Manufacturing Growth Holds Less Promise for Women

women and manufacturing

Today in the United States more women graduate college, they make up nearly half of the working population, and one-third of women out-earn their spouse.

So why are women losing their footing in the manufacturing sector?

A report released this week by Sen. Amy Klobuchar, D-Minn., vice chair of the U.S. Congress Joint Economic Committee (JEC) seeks to answer this question.

The report finds that although manufacturing added over 500,000 jobs between 2010 and 2013, women have largely been excluded from that growth.

Over the same period—from 2010-2013—woman have lost 28,000 jobs in manufacturing and currently make up only 27 percent of the manufacturing workforce, the lowest since the 1970s.

Manufacturing remains the cornerstone of the U.S. economy, accounting for 12 percent of GDP, 70 percent of R&D and 90 percent of patents in this country, and when the full force of the re-shoring trend hits, those numbers could rise.

Increased U.S. productivity and rising labor costs in countries such as China have led companies like Caterpillar, GE and Ford to relocate to the U.S., and foreign companies like Lenovo and BASF are choosing to set up shop in the U.S. too.

Conversely, U.S. manufacturers are struggling to find skilled workers to replace an aging workforce— more than half of all manufacturing employees are 45 or older. The changing manufacturing climate and workforce shortage provides a unique opportunity for woman to step up.

“Manufacturing is key to moving our economy forward, and we need all of our country’s talent—both men and women—to fill the jobs of tomorrow that our businesses are creating today,” Klobuchar said this week when she presented the report.

The need is clear, but how we get more women into manufacturing is a hotly debated question.

STEM (science, technology, engineering and math) education for girls is a good start, and we’re investing considerable resources in this area. But it’s by no means the whole picture.

Over the last 40 years, 42 percent of all STEM degrees went to women. However, women only make up 27 percent of the STEM workforce. Clearly this is telling us that it’s something more than education keeping women out of manufacturing and related sectors. 

Traditionally, women have made up a smaller part of the manufacturing workforce, and when they do enter the manufacturing arena they tend to gravitate towards production or administrative jobs and steer away from other areas.

There could be myriad reasons for this. One being the perception that manufacturing is largely physical unskilled labor.

A recent survey found that only 56 percent of Americans believe that manufacturing jobs and clean and safe. Yet this is largely a misconception. Modern technology has transformed the manufacturing floor into a clean space where hard physical labor is no longer necessary, and there are currently 600,000 open manufacturing positions requiring advanced skills.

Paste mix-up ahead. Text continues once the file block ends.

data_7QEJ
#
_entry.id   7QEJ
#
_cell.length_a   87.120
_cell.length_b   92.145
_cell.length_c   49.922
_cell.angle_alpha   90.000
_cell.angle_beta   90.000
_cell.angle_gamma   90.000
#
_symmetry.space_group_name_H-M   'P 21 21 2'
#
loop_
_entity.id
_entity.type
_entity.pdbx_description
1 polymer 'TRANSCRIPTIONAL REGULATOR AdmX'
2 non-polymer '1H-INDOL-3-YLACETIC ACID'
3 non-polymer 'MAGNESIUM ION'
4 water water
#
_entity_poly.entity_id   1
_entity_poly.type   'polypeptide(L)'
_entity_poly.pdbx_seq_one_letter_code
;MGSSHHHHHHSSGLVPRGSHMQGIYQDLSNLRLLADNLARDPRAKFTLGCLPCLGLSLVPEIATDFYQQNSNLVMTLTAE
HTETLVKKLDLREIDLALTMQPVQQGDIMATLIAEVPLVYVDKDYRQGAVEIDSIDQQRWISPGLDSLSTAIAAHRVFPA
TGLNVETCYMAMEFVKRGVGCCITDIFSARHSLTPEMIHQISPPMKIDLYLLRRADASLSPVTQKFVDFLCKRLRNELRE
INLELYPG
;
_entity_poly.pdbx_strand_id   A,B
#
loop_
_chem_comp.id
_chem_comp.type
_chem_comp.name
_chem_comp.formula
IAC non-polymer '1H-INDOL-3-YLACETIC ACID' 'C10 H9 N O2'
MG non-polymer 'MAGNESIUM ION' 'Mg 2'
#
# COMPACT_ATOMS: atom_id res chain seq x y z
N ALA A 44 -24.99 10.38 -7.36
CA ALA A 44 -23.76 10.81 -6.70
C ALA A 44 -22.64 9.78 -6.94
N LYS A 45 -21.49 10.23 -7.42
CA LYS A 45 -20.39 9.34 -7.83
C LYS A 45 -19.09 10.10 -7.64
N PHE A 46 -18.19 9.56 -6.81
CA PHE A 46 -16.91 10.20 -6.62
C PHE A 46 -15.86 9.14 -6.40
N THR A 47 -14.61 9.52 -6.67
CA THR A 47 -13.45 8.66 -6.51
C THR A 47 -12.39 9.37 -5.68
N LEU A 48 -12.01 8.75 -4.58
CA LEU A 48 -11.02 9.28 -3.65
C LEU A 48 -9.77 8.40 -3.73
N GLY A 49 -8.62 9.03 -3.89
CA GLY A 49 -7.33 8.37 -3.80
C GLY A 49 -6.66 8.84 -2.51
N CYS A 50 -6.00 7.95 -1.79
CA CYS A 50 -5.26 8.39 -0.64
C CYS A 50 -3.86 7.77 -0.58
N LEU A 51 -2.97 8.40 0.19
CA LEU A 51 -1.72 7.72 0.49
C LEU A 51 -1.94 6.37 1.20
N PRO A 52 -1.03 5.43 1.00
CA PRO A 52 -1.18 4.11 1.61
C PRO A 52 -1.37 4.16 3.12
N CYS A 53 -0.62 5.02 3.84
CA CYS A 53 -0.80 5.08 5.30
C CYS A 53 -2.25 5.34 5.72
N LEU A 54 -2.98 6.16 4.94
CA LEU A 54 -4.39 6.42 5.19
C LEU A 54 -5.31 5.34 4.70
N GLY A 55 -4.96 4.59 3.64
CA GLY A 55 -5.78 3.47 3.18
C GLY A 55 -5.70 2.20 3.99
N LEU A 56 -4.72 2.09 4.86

With only 35 percent of Americans saying they’d encourage their children to get a manufacturing job, manufactures must work harder to dispel their gritty image.

In 2012 Deloitte and the Manufacturing Institute interviewed 600 women in the manufacturing sector in an attempt to understand drivers and obstacles in that industry. The study indicates that we still have a long way to go.

Of the woman interviewed by Deloitte, 70 percent said they would encourage their sons to go into manufacturing while only 55 percent would do the same for their daughters. Only one of five respondents believed that manufacturing does a good job of presenting itself to women, especially those with bachelor’s and master’s degrees.

The study suggests that putting more women in leadership roles within the manufacturing sector would have a trickle-down effect and make manufacturing both more accessible and attractive to other women. Support in the workplace—through sponsorship, continuing education, and flexible work hours—would also result in higher recruitment and retention of women, according to the Deloitte study.

Clearly, significant adjustments need to be made within the manufacturing sector if it wishes to meet its full potential in coming years. Our education system too must change. A renewed emphasis on vocational and technical colleges, versus 4-year colleges, is required to provide a more diverse labor force. And, perhaps most significantly, attitudes towards where women do and do not belong must to evolve.

Are you employed in the manufacturing sector? How can we encourage more women to take jobs in manufacturing?

About Nancy Pardo

Nancy Pardo is a Seattle-based writer and editor. She holds an MA in Professional Writing. She began her career as a Washington DC-area reporter, moving on to become an editor and contributor for several top industry magazines in the U.S. and the Middle East. Nancy currently works for PTC as content marketing director and manages the company's award-winning blog Product Lifecycle Stories.
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